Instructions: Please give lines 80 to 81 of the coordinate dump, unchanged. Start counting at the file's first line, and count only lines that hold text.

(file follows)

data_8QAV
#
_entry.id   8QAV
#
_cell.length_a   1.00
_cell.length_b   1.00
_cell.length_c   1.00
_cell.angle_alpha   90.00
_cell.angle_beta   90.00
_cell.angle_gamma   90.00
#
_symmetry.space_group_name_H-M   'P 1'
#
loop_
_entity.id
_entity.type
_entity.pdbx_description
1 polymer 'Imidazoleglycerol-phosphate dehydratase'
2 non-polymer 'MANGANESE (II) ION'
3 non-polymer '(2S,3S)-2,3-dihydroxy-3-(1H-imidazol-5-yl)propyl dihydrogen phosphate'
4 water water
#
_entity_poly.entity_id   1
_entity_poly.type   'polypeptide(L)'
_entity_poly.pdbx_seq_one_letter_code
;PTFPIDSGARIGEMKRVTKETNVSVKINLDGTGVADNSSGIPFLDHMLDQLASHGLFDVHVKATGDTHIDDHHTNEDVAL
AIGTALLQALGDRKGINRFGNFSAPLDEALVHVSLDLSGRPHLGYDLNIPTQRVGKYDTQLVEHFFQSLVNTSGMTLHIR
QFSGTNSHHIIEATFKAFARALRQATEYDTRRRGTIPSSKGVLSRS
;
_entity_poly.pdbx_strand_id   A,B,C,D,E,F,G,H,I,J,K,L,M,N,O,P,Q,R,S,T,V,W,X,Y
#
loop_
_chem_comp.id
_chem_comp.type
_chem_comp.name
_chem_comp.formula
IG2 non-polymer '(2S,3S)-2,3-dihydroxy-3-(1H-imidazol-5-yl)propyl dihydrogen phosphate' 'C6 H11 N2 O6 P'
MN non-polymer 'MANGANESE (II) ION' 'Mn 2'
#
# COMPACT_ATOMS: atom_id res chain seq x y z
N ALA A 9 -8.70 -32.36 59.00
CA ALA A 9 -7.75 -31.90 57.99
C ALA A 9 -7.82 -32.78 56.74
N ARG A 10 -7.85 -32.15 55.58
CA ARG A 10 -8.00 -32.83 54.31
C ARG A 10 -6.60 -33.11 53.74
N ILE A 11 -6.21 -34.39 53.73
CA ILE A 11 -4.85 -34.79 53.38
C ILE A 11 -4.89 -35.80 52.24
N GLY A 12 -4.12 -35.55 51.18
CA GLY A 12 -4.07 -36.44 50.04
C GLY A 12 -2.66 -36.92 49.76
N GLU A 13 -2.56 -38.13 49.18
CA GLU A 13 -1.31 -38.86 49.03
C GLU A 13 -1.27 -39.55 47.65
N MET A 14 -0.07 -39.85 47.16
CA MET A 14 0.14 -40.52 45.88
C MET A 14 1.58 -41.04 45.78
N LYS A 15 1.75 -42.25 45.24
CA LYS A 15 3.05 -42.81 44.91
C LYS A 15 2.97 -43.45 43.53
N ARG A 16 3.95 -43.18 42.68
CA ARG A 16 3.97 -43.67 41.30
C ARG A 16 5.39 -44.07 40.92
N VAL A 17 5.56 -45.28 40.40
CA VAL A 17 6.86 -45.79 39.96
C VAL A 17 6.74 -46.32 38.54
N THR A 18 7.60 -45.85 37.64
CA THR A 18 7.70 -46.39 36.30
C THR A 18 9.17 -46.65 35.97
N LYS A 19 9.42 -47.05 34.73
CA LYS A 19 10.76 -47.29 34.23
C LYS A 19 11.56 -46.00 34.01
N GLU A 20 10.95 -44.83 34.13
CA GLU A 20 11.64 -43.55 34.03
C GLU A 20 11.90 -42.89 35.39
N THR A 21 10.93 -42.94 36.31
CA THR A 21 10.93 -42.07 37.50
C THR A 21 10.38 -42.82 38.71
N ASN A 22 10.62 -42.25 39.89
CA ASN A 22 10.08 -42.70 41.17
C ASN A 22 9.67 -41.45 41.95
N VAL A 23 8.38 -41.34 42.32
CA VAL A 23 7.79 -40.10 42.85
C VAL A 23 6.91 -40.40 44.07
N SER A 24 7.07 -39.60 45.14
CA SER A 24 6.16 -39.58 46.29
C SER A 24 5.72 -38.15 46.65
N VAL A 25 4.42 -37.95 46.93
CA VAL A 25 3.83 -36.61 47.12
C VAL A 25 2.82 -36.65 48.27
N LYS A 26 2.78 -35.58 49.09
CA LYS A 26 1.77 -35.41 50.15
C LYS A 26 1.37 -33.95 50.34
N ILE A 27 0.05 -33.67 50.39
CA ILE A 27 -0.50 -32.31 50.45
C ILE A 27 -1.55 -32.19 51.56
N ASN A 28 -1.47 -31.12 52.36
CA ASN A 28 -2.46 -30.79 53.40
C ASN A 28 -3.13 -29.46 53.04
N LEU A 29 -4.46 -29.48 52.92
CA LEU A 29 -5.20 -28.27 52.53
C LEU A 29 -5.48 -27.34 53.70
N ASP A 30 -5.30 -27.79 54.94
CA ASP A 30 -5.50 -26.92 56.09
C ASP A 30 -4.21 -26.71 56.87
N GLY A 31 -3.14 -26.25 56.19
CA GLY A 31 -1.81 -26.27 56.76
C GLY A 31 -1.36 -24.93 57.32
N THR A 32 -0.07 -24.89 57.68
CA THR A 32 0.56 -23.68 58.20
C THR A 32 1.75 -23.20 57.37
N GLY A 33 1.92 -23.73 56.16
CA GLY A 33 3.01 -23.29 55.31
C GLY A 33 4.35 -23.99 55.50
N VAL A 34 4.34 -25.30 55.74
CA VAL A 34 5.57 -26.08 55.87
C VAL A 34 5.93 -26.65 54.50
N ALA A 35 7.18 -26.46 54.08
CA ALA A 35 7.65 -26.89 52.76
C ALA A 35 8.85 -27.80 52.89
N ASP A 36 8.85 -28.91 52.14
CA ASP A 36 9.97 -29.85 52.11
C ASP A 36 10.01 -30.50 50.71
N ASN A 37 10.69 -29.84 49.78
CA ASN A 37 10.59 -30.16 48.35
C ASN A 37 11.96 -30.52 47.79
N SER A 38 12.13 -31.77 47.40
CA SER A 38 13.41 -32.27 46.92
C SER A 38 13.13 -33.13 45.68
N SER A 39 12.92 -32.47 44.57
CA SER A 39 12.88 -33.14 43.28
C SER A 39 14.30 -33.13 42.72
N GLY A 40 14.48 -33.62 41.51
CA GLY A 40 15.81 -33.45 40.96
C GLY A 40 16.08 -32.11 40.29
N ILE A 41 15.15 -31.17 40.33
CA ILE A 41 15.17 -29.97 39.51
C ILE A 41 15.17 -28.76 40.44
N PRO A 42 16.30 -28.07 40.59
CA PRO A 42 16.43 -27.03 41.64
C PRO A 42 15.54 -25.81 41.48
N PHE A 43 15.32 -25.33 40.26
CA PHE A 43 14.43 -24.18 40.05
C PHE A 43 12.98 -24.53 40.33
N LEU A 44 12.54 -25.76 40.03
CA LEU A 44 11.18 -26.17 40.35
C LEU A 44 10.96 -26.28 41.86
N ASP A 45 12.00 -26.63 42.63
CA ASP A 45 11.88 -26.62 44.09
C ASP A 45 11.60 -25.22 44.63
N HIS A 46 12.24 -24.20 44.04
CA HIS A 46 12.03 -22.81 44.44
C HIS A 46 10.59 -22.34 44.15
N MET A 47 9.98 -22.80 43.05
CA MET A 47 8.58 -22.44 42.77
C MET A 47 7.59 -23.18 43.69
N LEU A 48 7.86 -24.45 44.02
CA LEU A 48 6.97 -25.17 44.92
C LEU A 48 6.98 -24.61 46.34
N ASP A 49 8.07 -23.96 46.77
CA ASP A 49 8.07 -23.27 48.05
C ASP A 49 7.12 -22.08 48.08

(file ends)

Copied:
N ASN A 22 10.62 -42.25 39.89
CA ASN A 22 10.08 -42.70 41.17